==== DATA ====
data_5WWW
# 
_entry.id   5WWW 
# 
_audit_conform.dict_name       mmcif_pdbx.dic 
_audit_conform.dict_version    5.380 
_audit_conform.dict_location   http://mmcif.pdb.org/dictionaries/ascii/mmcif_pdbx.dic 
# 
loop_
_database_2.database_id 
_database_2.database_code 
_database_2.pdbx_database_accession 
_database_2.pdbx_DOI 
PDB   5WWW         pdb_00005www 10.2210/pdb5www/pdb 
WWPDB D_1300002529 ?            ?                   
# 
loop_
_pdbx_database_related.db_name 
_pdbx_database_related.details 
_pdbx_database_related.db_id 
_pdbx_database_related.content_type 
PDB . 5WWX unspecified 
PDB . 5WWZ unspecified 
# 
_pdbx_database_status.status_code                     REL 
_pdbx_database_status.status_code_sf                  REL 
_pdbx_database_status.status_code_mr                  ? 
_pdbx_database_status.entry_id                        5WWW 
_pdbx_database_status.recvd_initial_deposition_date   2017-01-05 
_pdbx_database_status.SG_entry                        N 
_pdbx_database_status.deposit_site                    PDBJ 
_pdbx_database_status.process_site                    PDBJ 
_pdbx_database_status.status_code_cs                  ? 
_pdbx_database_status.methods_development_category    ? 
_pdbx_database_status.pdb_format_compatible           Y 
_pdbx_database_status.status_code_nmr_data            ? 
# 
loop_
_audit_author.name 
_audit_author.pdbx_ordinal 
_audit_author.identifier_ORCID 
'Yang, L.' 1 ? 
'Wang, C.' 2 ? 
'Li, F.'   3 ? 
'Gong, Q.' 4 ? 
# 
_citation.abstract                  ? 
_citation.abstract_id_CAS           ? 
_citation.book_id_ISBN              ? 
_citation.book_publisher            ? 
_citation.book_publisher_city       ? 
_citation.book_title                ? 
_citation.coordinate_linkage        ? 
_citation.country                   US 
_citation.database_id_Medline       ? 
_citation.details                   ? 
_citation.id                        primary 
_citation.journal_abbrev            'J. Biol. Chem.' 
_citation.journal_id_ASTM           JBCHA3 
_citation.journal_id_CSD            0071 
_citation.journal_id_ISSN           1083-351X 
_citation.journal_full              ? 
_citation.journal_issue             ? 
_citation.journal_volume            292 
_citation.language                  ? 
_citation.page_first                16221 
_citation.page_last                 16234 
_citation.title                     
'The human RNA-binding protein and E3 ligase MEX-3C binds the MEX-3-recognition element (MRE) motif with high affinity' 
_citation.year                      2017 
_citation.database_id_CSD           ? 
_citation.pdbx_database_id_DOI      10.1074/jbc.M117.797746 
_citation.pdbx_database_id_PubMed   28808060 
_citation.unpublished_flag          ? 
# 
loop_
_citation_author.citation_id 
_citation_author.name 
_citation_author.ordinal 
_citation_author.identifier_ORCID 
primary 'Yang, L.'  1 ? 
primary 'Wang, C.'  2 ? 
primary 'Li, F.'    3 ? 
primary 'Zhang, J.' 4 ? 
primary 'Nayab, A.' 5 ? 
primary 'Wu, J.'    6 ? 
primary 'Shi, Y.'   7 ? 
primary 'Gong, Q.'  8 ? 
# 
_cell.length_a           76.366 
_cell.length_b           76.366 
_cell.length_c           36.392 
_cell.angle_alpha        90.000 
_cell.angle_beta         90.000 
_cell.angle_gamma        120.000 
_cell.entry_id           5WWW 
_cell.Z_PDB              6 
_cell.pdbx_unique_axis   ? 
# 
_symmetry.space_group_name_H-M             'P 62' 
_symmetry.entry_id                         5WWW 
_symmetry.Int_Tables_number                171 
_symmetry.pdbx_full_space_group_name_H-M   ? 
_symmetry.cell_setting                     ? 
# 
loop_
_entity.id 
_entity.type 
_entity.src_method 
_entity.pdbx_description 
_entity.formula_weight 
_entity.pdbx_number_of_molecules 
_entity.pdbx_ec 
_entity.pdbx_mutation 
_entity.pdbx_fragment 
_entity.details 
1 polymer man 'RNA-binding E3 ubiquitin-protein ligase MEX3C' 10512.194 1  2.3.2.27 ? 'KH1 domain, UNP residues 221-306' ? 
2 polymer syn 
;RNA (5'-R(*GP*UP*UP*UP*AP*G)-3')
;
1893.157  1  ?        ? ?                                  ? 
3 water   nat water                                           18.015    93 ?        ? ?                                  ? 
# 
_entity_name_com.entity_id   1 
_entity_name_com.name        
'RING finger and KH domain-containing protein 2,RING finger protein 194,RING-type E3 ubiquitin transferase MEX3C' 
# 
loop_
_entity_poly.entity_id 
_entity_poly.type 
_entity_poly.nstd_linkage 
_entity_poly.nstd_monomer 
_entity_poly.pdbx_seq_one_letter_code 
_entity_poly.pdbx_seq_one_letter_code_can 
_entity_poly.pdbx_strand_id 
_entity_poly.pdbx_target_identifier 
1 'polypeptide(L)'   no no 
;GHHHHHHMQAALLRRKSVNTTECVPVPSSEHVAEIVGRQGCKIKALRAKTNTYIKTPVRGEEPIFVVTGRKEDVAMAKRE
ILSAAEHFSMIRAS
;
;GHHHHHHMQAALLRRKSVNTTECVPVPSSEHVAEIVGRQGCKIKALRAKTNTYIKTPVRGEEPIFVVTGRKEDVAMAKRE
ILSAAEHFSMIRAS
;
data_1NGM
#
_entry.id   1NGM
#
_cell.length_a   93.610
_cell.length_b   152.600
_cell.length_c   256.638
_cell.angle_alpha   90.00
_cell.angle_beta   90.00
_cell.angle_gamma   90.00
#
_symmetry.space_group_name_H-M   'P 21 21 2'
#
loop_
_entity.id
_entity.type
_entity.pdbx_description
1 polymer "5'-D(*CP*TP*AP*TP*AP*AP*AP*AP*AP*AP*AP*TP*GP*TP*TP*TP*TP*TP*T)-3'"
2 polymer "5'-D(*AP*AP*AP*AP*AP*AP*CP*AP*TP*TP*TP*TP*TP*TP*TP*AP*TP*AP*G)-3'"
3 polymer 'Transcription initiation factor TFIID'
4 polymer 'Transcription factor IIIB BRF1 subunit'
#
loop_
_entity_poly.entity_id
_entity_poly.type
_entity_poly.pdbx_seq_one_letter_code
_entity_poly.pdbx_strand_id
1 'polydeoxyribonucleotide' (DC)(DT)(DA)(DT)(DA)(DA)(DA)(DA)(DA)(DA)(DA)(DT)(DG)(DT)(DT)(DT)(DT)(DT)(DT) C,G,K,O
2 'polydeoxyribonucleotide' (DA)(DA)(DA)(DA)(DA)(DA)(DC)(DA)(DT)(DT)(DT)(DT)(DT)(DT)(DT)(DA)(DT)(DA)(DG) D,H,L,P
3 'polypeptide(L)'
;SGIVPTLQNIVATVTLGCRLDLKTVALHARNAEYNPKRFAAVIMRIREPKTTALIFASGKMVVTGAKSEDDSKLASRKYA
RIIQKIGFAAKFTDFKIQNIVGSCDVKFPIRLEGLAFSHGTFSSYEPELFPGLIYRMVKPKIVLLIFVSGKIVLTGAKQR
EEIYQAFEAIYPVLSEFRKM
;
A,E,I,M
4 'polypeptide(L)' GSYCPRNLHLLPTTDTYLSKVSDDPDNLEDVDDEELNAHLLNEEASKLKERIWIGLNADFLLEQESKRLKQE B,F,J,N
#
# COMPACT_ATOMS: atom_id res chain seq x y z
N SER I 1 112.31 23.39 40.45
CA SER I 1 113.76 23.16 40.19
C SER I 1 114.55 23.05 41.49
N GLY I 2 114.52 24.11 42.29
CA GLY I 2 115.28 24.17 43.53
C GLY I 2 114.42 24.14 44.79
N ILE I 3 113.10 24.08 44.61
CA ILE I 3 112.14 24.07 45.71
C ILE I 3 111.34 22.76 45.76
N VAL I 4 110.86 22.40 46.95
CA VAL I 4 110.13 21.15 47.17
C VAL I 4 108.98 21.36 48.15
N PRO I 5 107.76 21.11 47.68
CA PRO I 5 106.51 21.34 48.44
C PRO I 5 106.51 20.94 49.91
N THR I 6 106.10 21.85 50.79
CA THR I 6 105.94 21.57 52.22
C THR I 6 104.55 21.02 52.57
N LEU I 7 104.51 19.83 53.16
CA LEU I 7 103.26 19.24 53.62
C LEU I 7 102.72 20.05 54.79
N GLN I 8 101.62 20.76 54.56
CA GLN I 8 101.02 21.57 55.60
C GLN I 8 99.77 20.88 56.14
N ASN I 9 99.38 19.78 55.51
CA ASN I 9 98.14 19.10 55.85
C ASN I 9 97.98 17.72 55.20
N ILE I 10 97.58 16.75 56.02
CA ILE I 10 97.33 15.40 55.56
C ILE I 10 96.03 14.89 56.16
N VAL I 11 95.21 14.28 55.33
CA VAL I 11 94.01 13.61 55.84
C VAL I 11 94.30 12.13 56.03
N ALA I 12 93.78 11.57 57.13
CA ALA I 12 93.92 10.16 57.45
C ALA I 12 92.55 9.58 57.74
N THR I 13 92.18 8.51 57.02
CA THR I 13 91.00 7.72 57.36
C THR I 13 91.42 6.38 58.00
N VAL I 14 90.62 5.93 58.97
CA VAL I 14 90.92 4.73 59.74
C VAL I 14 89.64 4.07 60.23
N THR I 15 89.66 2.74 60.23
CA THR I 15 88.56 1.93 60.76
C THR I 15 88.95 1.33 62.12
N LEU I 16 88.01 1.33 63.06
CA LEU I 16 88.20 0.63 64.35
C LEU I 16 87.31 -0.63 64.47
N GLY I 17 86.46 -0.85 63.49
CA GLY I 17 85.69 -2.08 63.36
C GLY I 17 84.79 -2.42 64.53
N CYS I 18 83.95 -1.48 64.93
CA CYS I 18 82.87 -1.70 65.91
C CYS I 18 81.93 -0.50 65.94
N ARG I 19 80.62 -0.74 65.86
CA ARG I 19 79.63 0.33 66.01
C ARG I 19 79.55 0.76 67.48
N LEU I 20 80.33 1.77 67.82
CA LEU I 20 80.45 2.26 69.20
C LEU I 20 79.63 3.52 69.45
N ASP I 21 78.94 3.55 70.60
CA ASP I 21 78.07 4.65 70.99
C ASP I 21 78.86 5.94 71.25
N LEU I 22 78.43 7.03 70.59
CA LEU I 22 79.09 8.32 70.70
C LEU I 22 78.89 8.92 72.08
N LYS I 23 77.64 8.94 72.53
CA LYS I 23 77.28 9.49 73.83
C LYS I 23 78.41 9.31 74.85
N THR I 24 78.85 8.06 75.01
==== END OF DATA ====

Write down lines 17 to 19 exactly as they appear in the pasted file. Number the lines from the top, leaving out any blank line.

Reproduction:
loop_
_pdbx_database_related.db_name 
_pdbx_database_related.details 